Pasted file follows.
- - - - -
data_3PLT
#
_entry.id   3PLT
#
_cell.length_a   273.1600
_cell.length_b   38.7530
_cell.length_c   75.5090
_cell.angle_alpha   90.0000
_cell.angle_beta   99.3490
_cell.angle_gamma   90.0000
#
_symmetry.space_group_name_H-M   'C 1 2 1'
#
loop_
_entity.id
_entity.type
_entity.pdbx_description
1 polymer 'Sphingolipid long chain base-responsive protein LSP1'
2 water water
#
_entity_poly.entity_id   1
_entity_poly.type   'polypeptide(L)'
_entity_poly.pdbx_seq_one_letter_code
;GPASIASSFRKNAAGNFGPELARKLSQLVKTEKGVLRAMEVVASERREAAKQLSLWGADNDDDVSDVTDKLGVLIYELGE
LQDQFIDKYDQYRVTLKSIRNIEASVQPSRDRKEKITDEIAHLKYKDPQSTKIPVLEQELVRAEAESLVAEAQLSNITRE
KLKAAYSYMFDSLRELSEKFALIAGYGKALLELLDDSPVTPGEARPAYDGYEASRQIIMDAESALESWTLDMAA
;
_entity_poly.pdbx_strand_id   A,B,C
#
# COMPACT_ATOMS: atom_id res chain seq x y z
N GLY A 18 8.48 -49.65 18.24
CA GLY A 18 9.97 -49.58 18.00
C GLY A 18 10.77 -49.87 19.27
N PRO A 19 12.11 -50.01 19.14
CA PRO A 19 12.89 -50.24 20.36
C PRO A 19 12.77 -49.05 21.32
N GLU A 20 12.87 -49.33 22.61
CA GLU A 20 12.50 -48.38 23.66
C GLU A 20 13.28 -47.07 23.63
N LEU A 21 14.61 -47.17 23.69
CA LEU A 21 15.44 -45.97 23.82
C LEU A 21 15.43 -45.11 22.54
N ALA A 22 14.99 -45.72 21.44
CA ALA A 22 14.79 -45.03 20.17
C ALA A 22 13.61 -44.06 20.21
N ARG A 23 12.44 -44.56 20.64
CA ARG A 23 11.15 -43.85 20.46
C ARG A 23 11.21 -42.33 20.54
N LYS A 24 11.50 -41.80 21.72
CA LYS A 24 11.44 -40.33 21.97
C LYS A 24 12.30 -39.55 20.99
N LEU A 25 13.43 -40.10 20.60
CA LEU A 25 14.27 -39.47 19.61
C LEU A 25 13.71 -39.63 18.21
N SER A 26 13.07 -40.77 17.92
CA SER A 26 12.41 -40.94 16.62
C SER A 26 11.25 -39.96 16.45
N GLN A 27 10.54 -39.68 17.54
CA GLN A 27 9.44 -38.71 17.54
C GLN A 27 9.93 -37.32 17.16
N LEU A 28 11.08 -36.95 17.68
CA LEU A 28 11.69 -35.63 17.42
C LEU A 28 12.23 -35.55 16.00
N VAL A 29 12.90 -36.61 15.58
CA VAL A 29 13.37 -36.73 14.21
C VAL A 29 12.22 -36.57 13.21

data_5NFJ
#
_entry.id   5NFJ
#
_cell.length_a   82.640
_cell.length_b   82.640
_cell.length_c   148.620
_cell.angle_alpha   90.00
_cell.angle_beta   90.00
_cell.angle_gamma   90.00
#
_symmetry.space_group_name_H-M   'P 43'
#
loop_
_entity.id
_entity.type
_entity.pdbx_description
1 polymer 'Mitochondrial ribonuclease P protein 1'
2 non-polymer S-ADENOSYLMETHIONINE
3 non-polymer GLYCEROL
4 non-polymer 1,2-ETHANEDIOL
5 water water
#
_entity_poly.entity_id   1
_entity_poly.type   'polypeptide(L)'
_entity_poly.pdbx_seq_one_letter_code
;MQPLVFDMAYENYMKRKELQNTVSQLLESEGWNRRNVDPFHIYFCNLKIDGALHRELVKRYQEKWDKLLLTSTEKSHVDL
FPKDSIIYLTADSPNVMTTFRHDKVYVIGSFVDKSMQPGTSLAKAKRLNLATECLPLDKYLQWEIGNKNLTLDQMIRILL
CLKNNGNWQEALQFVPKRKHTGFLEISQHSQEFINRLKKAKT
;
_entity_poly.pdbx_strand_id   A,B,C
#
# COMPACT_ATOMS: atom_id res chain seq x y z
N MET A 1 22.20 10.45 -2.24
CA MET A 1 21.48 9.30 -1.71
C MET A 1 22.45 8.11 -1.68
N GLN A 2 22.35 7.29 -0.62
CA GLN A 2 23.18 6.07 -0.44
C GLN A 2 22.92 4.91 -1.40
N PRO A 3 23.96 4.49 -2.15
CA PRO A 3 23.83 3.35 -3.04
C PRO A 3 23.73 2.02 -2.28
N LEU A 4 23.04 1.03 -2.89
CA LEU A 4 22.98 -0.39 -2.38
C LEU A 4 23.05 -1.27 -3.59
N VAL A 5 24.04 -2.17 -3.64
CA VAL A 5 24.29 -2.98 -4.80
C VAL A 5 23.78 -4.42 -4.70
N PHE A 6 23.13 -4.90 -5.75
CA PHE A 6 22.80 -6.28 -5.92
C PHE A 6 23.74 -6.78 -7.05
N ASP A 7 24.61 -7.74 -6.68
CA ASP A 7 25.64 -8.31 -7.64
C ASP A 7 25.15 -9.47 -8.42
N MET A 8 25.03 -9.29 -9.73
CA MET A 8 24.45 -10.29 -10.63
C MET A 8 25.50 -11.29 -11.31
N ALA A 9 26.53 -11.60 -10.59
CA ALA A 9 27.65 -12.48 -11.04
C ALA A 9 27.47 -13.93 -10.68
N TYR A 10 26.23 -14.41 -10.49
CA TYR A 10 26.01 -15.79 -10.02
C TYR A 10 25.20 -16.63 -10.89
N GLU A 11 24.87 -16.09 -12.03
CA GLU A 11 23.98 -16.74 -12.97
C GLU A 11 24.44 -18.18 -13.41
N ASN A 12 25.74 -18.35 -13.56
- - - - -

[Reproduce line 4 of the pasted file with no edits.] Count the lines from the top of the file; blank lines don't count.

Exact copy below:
#